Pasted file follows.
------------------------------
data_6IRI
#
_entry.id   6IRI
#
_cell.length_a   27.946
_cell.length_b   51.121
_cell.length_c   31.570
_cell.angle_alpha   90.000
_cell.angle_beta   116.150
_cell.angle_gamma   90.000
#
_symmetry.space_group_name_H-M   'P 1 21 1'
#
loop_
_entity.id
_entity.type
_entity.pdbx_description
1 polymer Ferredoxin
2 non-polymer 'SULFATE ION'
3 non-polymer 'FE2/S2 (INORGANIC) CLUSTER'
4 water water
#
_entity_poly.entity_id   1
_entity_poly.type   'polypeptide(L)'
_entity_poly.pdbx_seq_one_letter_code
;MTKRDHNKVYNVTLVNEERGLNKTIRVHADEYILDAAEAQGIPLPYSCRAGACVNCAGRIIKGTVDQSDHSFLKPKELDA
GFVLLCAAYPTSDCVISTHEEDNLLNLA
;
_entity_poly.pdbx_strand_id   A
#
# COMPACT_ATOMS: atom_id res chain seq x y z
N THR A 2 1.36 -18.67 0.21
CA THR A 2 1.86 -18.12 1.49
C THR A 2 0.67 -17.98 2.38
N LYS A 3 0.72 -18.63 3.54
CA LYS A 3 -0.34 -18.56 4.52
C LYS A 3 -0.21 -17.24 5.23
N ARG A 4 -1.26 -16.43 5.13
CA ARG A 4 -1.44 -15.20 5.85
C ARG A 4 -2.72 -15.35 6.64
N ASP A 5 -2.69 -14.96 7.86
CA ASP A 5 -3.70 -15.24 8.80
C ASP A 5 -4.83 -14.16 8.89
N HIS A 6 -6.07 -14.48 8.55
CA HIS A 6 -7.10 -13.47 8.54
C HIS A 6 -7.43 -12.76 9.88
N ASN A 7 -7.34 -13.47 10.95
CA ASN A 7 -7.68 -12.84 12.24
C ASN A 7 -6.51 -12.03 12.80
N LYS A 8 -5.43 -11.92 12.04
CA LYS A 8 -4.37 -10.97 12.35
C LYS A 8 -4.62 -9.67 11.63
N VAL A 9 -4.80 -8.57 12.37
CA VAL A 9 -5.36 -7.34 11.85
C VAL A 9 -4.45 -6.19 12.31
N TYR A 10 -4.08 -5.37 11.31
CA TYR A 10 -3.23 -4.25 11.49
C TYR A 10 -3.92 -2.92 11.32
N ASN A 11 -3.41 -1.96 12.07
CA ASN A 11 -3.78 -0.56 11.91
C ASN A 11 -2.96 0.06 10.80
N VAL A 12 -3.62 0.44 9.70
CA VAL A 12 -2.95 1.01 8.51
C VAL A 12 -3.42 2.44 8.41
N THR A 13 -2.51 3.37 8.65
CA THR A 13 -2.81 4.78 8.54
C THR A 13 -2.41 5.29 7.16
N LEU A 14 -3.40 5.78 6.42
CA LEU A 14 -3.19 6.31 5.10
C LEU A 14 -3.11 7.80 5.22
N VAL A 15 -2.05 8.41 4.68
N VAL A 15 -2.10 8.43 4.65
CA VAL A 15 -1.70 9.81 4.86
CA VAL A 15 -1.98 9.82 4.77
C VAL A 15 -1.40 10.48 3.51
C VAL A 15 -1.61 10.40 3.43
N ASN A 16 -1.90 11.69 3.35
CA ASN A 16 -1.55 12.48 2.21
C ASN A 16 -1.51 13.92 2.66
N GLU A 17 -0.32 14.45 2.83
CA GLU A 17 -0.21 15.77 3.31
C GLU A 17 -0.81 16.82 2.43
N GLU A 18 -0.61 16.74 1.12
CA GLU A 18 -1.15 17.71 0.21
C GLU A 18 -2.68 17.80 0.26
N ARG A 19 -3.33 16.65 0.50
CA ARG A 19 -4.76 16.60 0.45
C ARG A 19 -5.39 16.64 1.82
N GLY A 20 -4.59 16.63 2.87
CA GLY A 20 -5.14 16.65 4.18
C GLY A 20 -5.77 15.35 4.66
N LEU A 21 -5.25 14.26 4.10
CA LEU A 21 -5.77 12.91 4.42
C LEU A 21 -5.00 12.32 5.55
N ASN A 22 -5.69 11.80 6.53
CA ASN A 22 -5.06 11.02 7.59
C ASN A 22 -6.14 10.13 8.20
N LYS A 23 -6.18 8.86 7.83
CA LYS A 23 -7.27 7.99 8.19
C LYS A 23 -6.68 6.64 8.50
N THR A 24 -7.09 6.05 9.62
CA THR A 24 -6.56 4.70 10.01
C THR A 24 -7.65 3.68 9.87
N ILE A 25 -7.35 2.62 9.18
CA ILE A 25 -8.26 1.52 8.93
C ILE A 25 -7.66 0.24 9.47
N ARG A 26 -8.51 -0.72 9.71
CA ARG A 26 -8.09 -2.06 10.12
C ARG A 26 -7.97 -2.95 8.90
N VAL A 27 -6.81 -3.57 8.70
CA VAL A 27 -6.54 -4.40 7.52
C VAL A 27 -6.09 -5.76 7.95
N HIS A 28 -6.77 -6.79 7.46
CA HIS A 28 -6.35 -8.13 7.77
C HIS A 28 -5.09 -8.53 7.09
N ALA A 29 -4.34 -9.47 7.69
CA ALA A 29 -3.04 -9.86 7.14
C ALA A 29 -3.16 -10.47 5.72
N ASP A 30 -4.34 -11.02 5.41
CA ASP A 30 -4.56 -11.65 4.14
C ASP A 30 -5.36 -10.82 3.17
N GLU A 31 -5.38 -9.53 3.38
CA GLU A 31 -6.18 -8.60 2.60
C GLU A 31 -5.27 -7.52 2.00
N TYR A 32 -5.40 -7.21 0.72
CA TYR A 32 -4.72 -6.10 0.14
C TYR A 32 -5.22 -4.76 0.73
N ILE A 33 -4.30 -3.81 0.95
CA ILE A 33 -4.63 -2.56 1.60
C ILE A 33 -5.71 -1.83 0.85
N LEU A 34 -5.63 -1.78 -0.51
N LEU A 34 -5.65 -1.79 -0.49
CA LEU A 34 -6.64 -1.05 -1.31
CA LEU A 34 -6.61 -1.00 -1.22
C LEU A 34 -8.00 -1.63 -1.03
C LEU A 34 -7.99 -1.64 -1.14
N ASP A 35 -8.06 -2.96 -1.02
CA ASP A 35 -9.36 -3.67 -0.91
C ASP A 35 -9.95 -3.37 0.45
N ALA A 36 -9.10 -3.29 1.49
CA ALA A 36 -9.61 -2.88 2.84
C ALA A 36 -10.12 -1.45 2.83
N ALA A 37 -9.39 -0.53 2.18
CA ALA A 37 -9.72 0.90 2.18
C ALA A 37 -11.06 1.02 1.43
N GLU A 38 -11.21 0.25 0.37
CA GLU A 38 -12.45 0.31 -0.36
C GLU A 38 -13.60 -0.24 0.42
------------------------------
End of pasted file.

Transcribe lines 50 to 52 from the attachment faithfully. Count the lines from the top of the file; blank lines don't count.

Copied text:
N LYS A 8 -5.43 -11.92 12.04
CA LYS A 8 -4.37 -10.97 12.35
C LYS A 8 -4.62 -9.67 11.63